If your cat is naturally prone to displaying more nervous traits, it might not necessarily be something that’s wrong in the household, but rather they’re experiencing something that’s just overstimulating for them.

4. Household Change

If something has recently changed in the household, whether a new person or pet has started living there or you’re recently renovating, your cat might not be fully acclimated or adjusted to these changes and could be displaying skittish behaviors for no apparent reason.

If something has been moved—like a piece of furniture, for example—it might frighten some cats when they see it. After all, it might look threatening, like a figure standing in the darkness to some cats. This often ties in with the personality aspect discussed above. Often, cats that are more skittish are also more likely to not appreciate household changes.

scared British blue-point cat hiding under the bed
Image Credit: Zossia, Shutterstock

5. Impending Natural Disasters

While uncommon, your cat could be sending an impending natural disaster. A study 1 was conducted on the behavior of cats and dogs before the 2011 earthquake off the Pacific Coast of Japan. The study ascertained that many pets display unusual or strange behavior before natural disasters strike, indicating that they may be able to sense such events before humans do.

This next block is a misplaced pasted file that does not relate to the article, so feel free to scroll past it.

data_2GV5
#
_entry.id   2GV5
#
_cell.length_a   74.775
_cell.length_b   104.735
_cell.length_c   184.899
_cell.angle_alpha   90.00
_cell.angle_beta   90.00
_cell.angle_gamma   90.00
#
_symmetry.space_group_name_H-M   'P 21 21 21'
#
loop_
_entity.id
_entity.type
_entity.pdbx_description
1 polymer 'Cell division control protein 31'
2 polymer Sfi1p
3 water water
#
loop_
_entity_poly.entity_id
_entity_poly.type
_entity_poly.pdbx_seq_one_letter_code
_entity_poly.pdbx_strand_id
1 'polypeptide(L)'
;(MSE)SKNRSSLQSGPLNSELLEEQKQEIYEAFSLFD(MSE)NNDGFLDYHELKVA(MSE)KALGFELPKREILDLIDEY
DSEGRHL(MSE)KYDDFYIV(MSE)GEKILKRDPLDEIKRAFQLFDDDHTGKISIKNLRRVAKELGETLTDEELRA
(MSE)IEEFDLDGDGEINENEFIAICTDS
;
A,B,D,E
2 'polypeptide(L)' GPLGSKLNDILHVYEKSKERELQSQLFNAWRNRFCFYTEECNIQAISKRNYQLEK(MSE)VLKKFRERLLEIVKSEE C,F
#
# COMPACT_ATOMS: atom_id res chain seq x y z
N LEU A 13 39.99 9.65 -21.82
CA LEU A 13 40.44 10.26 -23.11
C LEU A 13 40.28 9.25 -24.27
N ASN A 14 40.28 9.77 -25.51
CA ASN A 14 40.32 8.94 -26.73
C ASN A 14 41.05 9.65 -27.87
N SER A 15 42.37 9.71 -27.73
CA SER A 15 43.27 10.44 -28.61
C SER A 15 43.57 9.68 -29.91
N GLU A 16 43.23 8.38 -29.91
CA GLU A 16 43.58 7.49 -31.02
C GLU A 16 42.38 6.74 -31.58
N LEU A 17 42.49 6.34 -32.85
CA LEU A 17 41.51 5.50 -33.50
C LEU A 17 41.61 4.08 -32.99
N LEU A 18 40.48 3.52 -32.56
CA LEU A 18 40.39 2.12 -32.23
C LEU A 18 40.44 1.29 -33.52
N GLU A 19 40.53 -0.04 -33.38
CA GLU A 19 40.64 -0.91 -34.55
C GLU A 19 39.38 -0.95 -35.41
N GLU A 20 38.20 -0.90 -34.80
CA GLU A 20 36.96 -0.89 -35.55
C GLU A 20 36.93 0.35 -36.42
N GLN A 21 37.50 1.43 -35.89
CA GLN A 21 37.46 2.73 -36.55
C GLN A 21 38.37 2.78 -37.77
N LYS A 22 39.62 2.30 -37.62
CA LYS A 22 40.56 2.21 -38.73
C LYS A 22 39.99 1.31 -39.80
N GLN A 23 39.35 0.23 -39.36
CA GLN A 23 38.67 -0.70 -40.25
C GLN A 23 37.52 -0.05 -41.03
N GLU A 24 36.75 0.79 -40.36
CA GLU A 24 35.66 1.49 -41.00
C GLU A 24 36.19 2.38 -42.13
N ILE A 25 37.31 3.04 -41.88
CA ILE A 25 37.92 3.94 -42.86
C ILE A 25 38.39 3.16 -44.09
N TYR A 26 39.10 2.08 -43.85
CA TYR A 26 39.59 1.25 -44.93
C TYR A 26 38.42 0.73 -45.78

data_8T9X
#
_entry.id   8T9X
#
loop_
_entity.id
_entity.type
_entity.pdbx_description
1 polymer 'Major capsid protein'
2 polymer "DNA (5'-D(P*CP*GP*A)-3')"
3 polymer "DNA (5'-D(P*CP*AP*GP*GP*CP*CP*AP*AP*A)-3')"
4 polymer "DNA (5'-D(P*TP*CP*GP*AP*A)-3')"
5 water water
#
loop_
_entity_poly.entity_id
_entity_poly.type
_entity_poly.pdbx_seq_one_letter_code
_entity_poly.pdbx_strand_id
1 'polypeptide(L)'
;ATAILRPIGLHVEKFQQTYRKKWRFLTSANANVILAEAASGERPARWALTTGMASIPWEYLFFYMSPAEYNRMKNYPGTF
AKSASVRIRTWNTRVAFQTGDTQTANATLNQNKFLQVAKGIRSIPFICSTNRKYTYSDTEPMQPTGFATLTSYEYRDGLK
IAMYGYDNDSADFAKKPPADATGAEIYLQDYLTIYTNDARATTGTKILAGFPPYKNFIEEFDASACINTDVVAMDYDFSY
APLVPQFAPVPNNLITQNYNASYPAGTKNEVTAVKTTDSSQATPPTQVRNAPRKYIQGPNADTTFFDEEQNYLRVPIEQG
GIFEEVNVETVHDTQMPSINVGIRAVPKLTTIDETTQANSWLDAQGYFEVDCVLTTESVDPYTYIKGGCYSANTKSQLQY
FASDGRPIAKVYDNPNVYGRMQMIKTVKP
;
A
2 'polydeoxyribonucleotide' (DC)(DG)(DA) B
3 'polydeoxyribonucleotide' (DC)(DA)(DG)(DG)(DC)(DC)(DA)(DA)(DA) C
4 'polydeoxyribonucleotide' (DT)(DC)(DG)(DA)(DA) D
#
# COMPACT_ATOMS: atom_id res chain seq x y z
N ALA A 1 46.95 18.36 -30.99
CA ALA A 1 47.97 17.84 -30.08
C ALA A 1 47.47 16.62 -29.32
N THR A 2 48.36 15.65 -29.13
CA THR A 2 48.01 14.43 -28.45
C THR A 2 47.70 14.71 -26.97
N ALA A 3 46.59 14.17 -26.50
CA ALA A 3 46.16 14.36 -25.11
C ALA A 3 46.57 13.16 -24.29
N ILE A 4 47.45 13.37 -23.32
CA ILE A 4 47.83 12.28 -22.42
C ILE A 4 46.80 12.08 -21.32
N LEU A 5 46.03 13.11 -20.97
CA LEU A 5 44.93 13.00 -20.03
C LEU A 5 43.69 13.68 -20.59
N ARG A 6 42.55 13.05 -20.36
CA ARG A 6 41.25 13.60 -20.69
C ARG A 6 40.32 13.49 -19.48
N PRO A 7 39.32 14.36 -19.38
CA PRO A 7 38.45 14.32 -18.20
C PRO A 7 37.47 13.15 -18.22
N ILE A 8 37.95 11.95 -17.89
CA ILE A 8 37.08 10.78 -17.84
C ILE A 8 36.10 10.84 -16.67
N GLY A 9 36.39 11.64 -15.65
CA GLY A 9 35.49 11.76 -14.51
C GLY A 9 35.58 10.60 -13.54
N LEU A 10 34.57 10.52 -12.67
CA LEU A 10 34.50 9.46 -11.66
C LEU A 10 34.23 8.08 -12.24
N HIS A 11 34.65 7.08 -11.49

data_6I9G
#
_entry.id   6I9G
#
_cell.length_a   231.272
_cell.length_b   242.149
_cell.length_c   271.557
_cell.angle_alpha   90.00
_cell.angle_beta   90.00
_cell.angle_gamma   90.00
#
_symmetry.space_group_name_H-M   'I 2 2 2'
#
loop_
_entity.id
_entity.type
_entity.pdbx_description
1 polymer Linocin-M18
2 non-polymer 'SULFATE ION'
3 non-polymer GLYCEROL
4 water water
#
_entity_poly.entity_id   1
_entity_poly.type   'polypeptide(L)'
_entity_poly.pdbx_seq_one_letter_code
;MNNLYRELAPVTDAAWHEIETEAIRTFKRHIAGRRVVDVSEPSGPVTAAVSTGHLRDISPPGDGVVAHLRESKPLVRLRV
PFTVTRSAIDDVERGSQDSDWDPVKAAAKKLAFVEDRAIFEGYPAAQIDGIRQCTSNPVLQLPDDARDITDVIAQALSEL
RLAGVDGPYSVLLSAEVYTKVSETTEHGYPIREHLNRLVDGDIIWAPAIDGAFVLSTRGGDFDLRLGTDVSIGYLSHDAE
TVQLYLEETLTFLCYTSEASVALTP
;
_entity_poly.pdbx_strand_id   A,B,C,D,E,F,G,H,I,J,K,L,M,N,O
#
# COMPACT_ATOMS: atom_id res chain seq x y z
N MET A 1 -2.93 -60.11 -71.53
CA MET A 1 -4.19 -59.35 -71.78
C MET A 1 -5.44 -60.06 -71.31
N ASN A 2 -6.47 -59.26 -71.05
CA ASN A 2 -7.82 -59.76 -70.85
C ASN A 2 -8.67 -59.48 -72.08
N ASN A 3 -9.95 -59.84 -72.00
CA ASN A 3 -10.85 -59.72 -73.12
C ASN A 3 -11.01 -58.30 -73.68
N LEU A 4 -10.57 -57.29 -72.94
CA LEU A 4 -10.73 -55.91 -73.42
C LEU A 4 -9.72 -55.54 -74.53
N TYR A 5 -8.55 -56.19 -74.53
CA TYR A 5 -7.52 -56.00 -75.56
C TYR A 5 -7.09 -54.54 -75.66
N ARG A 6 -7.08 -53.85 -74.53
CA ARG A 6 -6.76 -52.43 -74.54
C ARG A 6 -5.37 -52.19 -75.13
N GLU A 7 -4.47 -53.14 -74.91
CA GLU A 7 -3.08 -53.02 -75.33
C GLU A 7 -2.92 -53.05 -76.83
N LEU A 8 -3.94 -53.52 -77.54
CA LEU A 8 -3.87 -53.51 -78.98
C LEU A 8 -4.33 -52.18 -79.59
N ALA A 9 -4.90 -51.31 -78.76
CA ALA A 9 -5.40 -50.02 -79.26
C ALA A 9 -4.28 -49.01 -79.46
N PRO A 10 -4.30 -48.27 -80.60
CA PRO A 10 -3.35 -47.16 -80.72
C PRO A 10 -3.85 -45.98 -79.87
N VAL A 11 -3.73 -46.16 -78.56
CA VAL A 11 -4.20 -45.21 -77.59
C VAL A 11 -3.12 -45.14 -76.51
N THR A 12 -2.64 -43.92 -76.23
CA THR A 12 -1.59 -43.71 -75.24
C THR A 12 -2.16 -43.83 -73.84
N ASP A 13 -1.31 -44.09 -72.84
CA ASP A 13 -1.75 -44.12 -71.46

Signs that cats normally displayed before natural disasters include the following:

  • Appearing restless
  • Hiding
  • Attempting to move their kittens to a new location
  • Appearing frightened
  • Disappearing
  • Vocalizing excessively
  • Trembling
  • Refusing to eat
  • Episodes of unexplained aggression
  • Unexplained vomiting
  • Unexplained diarrhea

Of course, not all cats will show all these signs, and the odds of a natural disaster are (thankfully) relatively low for most people. Nonetheless, the ability of cats (and other pets) to sense impending disasters and act out before humans realize what’s happening is definitely intriguing.

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What to Do if Your Cat Seems Scared

Now you have a better idea of what could be scaring your cat—even if you can’t see it. In most cases, you won’t know what exactly they are scared of, and there is nothing you can do except let the feeling pass for your cat on its own. Most of the time, scared cats can retreat to a quiet area to calm themselves down, or they may try to adjust to whatever new change makes them scared.

It’s important to remember that a spooked cat can lash out very easily when approached, and attempting to physically handle your cat may backfire when they’re terrified of something. The best thing to do in such a situation is to allow your cat the space and time they need to come to terms with their senses and re-emerge from hiding at their own pace.